The later branch entered Bangladesh while the former entered Karimganj town and continue to form the frontier of the Barak Valley region with Bangladesh. In addition to Jiri, the Barak river received numerous tributaries from the hills like Chiri, Barail, Madhura, Jatinga, Dalu, etc.

The other principal rivers of the region are Sonai, Daleswari, Katakhal, Longai, Singla and Kakra. Most of these rivers were dried up during winter and due to deposits of silt, the drainage capacity becomes ineffective. The rivers would remain unavailable even in the rainy season. As such in summer all these rivers rise up in high spate causing high floods visiting every year in the region.

The Karbi Anglong and North Cachar Hills

The Hills in Karbi Anglong is part of the Shillong plateau having an elevation of 300 to 400 meters with a moderate slope. The highest peak in this region is 1,360 meters high, the ‘Singhason’ peak located in East Karbi Anglong. More than 80% of the geographical area is steep to moderately slope, hilly land surface and undulating plains. The average altitude is 300-400m above MSL. West Karbi Anglong is dominated by steeper slopes except towards the extreme east. Whereas the northern part of East Karbi Anglong is steeper but the slope becomes gentle towards the south.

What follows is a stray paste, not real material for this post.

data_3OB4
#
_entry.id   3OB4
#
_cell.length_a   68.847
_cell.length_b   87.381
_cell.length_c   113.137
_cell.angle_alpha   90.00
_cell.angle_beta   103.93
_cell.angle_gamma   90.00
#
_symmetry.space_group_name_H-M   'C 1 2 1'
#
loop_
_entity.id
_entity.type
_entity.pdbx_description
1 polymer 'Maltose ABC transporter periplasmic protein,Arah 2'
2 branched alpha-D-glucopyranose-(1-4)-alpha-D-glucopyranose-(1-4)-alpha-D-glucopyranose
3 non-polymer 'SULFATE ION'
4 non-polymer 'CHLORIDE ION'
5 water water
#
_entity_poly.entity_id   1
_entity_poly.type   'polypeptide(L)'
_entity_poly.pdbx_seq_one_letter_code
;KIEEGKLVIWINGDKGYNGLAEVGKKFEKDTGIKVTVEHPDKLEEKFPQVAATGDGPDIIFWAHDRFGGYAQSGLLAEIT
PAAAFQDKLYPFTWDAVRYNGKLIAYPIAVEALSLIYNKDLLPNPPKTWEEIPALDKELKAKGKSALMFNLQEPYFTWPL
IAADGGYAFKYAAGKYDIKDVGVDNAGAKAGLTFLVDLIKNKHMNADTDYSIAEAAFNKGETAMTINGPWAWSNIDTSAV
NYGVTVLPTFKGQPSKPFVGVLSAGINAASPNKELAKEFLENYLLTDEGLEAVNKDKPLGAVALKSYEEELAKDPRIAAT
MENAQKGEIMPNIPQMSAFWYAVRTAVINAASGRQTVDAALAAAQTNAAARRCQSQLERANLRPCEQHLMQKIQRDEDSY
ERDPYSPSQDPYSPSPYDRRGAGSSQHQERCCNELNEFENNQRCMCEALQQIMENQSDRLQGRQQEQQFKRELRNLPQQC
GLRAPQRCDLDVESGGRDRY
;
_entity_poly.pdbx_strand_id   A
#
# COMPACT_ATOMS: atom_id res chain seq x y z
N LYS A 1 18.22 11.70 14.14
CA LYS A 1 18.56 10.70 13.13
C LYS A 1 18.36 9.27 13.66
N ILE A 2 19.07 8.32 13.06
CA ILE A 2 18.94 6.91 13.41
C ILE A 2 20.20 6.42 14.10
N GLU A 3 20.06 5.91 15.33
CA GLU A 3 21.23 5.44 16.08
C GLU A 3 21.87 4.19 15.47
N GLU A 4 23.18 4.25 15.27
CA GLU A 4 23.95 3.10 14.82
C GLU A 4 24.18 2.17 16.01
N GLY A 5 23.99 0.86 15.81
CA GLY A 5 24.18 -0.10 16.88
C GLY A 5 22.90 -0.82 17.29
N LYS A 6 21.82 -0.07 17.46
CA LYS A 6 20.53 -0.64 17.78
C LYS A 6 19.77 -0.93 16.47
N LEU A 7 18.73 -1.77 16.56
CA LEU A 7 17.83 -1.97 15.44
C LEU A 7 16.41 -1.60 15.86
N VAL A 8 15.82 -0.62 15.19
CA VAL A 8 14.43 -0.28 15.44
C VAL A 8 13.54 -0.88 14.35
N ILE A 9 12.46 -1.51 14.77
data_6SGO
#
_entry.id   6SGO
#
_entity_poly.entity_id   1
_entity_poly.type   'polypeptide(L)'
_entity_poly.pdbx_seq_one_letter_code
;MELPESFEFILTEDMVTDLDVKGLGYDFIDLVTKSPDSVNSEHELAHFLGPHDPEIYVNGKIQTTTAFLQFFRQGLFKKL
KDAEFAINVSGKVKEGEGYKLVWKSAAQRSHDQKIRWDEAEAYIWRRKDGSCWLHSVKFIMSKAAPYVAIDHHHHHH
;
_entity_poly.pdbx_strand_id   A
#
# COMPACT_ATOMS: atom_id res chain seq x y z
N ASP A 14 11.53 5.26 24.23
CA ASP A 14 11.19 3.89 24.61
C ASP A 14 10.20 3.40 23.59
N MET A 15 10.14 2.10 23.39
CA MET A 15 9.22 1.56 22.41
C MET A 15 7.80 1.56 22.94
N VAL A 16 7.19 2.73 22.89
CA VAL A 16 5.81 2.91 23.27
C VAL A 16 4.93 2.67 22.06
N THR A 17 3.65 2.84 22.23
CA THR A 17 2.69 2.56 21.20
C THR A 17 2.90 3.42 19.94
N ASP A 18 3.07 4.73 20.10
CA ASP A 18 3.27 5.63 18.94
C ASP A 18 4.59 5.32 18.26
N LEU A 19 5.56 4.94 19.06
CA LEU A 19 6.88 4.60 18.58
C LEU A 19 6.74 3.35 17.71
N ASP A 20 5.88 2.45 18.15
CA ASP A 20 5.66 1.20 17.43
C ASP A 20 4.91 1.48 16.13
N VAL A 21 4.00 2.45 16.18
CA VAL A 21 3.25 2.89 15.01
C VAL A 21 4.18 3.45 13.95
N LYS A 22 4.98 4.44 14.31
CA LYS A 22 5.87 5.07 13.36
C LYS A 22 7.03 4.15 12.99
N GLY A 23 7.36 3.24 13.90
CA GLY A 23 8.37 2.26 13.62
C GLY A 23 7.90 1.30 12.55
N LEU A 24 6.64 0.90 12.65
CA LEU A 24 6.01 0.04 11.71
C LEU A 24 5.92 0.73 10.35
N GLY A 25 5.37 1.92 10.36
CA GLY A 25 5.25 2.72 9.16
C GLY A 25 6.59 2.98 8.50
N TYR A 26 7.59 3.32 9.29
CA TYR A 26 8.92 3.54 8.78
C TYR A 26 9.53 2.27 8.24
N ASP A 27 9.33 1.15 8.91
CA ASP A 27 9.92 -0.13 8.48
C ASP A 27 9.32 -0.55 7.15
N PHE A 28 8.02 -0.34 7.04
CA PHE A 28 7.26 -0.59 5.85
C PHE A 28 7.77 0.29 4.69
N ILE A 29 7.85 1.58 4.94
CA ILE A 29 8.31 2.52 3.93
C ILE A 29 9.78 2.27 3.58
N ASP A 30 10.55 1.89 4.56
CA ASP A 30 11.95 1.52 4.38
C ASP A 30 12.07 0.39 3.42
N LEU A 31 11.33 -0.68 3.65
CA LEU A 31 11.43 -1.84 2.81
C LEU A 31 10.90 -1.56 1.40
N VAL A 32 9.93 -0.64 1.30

Physiographically, the district of Karbi-Anglong can be divided into the following two distinct divisions:

  1. The Plain Area which consists of valleys of Jamuna, Kapili and Dhansiri rivers bordering the districts of Nagaon and Golaghat,
  2. The Hill Area which covers 85% of the geographical area.
The hill zone of Assam can be broadly divided into the following three geographical tracts:

Plains:

It covers 40% area of Karbi Anglong (4,132.8 sq.km). The area located between the northern and the southern hills is the Diphu sub-division which is characterized by undulating plains of subdued relief. The minor streams include Kaliani, Barpani, Patradisa and Dikharu. The plain area of Karbi Anglong covers mainly Howraghat, Bokalia, Balipathar and Bokajan area. These plains are mainly formed by the rivers of Jamuna, Kapili and Dhansiri. Hills with Gentle Slope: This area comprises 60% of Karbi Anglong district. The slopes 15-40 percent steepness is considered as gentle slope. A negligible area of the N.C. Hills bordering Karbi Anglong and Nagaon district falls under this category.

Hills with Steep Slope: 

Comprises the hill tracts of the N.C. Hills covering 4156.5 sq. km. The hills with 40-80 percent slope come under this category